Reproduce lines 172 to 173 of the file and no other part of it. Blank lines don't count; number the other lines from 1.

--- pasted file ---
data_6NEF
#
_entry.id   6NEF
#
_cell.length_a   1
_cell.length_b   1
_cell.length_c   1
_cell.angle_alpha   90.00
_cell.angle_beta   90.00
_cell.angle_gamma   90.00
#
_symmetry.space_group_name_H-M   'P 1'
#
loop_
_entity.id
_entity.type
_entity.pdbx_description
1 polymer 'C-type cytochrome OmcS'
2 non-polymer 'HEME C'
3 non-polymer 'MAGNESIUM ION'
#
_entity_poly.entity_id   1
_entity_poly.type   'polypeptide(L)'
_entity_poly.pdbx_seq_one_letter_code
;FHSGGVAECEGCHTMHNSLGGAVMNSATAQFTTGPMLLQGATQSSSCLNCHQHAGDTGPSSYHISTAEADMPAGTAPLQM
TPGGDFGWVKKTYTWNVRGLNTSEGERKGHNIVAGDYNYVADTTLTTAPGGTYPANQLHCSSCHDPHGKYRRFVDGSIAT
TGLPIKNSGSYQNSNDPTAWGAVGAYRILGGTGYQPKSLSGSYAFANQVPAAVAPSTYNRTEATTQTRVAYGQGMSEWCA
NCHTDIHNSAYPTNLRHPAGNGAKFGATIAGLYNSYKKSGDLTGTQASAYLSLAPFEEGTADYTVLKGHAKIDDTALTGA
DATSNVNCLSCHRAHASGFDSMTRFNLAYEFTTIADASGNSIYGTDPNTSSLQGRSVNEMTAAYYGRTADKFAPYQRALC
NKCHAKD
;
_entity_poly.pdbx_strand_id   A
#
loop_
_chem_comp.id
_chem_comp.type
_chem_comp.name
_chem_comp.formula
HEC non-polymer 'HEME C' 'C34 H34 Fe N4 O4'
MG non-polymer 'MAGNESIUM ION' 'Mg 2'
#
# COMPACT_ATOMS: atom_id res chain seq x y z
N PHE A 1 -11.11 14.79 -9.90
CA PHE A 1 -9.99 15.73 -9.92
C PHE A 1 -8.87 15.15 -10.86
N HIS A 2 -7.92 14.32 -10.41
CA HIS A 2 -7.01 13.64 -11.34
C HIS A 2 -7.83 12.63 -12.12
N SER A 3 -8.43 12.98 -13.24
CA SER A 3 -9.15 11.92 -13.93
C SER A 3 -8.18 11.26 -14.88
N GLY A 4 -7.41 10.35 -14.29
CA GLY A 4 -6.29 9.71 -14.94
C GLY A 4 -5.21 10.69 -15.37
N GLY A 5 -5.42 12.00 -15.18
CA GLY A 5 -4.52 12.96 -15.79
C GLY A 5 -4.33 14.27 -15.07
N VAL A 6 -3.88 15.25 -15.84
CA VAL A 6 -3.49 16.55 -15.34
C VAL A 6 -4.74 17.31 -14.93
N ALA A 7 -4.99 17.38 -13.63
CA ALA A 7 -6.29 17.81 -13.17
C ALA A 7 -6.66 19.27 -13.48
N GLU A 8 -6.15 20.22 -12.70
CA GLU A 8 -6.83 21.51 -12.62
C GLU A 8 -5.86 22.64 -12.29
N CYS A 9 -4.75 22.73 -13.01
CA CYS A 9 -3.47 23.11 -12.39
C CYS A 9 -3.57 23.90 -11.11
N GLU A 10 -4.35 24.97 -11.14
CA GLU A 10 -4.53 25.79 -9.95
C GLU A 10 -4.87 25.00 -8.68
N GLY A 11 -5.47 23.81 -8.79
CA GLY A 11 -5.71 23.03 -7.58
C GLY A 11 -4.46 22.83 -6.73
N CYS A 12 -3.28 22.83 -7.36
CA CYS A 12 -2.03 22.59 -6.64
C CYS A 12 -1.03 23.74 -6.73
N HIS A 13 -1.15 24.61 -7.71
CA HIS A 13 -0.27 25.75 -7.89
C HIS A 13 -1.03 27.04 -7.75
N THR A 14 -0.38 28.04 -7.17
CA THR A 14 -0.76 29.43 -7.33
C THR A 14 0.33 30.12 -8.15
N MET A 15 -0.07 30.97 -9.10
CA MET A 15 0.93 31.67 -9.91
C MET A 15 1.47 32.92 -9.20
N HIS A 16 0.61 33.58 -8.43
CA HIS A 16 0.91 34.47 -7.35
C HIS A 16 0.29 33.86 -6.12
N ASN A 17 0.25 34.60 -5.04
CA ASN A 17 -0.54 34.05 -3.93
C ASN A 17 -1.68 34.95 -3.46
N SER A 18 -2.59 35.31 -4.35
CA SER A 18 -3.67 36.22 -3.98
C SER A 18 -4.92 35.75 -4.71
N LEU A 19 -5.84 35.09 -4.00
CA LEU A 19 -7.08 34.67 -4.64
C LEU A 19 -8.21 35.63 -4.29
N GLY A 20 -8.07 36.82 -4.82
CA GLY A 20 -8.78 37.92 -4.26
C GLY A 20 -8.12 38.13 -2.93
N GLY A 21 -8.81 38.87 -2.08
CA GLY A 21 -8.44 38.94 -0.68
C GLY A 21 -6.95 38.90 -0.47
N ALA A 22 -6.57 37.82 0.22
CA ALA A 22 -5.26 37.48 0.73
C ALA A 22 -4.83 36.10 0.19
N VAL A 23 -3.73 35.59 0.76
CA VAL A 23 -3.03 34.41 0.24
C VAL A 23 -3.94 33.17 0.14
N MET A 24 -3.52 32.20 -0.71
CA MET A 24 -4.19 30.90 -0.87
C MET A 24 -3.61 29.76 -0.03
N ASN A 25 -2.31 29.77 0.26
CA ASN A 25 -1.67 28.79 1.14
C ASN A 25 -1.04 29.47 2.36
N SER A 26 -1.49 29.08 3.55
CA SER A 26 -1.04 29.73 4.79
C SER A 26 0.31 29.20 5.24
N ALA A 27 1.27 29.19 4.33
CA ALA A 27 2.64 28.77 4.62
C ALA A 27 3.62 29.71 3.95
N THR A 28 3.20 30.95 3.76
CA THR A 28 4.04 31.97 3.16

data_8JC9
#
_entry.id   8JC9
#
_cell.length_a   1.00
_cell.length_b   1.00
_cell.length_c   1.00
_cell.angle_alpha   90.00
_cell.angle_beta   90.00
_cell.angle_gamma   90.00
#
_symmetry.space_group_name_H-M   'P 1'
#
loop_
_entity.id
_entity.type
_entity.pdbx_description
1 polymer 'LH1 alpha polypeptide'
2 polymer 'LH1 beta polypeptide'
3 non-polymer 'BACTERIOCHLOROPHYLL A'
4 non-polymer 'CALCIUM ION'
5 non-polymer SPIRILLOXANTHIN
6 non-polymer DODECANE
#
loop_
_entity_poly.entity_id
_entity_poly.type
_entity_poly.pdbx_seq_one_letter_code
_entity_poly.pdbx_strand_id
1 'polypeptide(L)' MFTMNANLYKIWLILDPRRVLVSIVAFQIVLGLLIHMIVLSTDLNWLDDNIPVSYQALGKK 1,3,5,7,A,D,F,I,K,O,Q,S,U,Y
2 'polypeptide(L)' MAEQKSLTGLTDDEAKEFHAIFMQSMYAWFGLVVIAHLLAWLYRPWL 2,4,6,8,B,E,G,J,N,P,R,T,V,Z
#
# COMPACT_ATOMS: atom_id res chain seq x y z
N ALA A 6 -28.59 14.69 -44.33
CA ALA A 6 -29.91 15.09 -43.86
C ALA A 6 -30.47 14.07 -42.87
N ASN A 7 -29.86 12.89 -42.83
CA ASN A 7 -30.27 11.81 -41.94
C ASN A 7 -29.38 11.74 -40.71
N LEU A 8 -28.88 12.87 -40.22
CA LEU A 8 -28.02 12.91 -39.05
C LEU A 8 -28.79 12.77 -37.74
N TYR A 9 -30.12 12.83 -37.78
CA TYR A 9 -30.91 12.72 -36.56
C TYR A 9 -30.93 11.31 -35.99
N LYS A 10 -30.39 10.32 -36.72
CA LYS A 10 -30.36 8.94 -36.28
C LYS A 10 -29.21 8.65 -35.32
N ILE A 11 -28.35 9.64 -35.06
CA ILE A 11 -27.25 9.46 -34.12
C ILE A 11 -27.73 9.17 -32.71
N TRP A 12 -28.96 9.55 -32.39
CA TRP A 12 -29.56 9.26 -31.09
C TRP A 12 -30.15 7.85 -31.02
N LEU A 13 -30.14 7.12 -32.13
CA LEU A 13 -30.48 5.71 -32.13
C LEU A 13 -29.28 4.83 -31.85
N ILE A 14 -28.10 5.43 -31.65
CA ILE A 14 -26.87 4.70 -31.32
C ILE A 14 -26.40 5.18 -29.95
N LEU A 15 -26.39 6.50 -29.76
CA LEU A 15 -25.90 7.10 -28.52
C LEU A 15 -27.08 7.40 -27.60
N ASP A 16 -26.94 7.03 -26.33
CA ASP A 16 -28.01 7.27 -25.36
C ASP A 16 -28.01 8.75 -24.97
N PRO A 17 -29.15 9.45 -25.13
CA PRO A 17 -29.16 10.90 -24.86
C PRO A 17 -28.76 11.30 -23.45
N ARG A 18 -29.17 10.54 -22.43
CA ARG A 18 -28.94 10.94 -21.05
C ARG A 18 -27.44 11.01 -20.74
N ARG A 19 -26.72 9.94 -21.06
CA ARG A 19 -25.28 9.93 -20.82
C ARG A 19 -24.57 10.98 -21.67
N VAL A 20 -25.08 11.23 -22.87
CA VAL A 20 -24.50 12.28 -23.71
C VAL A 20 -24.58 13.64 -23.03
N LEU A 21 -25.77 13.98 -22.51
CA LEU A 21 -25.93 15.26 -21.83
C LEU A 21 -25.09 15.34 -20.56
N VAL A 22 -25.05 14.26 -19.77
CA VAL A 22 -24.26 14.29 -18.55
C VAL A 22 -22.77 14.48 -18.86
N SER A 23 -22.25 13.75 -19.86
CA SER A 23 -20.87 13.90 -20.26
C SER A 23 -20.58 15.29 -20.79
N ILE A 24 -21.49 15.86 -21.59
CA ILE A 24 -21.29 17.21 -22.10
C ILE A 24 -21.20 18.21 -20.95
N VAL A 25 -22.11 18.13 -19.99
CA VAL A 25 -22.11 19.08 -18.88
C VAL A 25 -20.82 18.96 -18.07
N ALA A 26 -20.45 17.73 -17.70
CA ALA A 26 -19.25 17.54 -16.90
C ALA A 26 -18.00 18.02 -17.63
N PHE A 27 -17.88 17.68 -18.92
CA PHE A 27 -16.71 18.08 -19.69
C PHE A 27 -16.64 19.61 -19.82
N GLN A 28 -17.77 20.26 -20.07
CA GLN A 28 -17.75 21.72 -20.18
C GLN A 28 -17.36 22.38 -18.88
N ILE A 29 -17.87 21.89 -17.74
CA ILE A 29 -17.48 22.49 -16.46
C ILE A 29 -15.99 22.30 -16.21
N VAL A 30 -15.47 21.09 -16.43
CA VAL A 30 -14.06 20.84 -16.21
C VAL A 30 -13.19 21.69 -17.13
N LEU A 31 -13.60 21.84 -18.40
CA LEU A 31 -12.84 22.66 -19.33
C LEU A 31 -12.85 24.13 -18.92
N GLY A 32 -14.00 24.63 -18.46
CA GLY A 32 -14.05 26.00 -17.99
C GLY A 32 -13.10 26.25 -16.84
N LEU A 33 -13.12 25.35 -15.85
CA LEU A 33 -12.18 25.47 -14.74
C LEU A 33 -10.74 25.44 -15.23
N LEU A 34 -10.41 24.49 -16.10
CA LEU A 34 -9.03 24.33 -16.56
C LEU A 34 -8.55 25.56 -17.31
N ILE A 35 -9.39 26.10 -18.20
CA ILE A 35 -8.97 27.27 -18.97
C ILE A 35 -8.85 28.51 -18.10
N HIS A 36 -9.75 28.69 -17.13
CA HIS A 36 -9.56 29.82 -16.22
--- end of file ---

CA LYS A 10 -30.36 8.94 -36.28
C LYS A 10 -29.21 8.65 -35.32